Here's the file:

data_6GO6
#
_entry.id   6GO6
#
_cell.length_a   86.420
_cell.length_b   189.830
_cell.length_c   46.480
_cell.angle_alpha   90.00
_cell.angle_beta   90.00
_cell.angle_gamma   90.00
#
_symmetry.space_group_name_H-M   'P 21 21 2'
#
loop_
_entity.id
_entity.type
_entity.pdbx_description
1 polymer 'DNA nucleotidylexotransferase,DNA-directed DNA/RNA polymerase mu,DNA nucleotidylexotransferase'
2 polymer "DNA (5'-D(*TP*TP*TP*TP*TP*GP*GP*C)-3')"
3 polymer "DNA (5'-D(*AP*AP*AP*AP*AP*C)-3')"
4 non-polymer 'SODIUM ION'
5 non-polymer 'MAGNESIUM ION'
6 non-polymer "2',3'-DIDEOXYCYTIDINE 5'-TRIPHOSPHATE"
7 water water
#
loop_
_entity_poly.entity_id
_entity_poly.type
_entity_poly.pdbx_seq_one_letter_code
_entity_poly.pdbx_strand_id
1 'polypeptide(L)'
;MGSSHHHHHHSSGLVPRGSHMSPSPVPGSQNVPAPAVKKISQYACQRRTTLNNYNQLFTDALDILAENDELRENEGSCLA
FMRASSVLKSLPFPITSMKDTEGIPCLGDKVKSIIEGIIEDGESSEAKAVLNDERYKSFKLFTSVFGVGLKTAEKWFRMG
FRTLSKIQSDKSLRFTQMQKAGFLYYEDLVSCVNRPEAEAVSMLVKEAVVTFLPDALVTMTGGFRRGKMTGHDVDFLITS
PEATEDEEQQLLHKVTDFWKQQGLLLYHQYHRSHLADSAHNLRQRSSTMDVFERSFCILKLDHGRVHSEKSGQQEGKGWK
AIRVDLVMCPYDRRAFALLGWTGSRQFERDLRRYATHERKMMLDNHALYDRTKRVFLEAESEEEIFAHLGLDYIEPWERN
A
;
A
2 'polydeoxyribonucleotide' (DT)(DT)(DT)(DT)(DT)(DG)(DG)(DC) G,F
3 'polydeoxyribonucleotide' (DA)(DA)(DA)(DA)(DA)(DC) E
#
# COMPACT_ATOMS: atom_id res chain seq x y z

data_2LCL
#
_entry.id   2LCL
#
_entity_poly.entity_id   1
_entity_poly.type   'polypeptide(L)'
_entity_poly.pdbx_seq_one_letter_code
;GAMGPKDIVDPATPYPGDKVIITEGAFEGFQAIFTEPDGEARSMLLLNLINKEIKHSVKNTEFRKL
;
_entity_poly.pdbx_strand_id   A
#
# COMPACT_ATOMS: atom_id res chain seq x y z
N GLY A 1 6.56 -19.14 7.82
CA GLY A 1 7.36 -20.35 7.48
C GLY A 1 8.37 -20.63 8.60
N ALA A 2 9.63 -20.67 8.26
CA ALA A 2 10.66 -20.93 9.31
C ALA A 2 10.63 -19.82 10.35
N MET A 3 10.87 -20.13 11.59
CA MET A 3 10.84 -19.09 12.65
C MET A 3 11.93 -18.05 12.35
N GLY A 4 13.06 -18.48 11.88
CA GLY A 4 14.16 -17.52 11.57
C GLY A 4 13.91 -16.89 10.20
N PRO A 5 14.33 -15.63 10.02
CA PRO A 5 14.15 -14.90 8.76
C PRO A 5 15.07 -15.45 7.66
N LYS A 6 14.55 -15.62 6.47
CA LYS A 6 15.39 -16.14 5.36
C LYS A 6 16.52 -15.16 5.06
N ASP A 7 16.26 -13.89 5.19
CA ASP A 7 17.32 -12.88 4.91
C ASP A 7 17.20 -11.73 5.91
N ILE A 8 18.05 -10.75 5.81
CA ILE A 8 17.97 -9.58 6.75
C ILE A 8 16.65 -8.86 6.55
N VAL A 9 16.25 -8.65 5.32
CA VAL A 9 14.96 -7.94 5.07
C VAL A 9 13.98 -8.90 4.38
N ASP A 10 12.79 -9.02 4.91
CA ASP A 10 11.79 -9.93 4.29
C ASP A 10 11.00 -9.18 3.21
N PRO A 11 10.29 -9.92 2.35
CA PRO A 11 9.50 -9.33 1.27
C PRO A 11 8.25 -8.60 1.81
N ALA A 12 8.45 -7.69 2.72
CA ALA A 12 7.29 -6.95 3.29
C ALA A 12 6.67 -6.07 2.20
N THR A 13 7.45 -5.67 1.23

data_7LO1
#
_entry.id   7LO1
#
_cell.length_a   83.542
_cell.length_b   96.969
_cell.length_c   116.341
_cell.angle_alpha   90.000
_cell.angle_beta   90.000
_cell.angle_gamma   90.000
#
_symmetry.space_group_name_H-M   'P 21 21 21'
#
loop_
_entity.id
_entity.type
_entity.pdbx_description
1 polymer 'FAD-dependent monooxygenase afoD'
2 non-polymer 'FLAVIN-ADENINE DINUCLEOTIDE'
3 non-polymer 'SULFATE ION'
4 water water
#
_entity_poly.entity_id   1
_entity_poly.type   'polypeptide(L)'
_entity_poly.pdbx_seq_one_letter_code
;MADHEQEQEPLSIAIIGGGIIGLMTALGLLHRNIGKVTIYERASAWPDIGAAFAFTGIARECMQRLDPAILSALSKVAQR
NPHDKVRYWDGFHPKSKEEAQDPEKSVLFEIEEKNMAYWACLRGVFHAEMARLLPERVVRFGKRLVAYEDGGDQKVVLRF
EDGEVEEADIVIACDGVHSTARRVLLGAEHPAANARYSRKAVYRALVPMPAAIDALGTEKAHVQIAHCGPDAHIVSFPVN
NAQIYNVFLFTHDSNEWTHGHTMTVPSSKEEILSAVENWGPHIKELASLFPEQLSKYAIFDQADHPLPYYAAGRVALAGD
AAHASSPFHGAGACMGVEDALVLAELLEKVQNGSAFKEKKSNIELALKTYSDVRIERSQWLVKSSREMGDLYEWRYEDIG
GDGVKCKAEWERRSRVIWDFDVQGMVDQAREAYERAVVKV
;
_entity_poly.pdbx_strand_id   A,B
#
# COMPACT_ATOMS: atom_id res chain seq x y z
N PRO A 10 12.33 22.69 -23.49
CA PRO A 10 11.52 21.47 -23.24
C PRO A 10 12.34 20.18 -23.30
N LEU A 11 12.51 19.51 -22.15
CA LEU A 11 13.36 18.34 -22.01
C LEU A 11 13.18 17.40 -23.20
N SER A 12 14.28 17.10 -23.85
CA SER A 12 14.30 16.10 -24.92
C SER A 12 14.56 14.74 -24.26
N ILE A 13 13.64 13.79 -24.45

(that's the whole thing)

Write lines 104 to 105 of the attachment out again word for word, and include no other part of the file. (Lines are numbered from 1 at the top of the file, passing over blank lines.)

_symmetry.space_group_name_H-M   'P 21 21 21'
#